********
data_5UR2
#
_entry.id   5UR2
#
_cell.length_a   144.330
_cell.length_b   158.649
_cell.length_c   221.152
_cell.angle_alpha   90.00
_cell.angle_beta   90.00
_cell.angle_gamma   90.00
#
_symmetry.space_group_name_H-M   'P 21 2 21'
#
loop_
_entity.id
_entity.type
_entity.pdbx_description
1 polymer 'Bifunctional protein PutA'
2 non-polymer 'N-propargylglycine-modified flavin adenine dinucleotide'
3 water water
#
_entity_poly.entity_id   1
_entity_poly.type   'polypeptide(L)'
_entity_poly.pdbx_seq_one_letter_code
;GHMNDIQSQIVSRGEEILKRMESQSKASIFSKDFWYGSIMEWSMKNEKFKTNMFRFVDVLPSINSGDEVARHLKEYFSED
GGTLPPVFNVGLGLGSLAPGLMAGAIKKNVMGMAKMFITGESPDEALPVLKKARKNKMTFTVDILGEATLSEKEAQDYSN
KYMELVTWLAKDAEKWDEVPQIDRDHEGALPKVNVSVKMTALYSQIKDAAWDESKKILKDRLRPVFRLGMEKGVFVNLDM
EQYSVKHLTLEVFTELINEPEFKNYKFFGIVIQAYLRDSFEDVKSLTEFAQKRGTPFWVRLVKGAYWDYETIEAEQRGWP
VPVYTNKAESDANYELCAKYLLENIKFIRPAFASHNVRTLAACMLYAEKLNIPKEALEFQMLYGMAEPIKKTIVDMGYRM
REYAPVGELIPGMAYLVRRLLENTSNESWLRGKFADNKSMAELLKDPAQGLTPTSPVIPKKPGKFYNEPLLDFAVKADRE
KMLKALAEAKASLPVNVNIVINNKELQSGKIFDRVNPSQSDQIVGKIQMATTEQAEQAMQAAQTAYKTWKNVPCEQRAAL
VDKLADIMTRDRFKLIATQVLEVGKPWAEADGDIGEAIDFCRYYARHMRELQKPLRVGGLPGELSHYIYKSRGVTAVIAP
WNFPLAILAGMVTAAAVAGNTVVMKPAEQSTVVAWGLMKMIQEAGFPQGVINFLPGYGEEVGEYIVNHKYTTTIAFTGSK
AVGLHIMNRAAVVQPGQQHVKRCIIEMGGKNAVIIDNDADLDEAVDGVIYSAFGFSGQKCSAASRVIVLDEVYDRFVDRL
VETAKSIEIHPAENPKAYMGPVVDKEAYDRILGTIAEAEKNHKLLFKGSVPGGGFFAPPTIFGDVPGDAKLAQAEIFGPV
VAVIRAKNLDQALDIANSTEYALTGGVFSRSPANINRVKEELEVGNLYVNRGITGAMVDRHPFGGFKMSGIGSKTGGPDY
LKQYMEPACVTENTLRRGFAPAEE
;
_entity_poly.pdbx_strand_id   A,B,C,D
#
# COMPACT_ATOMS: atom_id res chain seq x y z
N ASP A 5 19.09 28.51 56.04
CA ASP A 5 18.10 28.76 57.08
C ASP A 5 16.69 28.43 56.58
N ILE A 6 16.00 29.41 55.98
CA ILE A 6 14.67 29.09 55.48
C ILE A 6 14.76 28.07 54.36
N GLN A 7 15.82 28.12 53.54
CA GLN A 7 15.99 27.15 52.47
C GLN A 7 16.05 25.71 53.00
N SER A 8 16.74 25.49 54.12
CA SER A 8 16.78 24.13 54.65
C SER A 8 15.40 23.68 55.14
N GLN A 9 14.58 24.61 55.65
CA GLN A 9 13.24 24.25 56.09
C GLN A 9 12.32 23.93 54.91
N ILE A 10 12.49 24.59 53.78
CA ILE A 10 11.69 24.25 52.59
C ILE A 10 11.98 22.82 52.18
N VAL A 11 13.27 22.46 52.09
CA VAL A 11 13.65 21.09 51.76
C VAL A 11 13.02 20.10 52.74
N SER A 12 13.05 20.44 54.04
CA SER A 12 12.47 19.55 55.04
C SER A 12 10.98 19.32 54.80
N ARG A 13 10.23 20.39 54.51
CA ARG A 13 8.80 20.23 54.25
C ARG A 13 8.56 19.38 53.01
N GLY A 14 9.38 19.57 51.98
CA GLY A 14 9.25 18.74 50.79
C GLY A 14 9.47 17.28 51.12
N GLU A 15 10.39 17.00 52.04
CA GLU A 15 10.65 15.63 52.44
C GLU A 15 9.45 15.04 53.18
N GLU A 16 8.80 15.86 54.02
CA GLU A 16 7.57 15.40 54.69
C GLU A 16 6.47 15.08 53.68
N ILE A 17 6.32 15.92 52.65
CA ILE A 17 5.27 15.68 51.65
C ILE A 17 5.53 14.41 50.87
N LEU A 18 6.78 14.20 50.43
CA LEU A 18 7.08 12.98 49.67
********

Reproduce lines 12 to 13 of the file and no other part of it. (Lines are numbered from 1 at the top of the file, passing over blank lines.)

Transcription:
_symmetry.space_group_name_H-M   'P 21 2 21'
#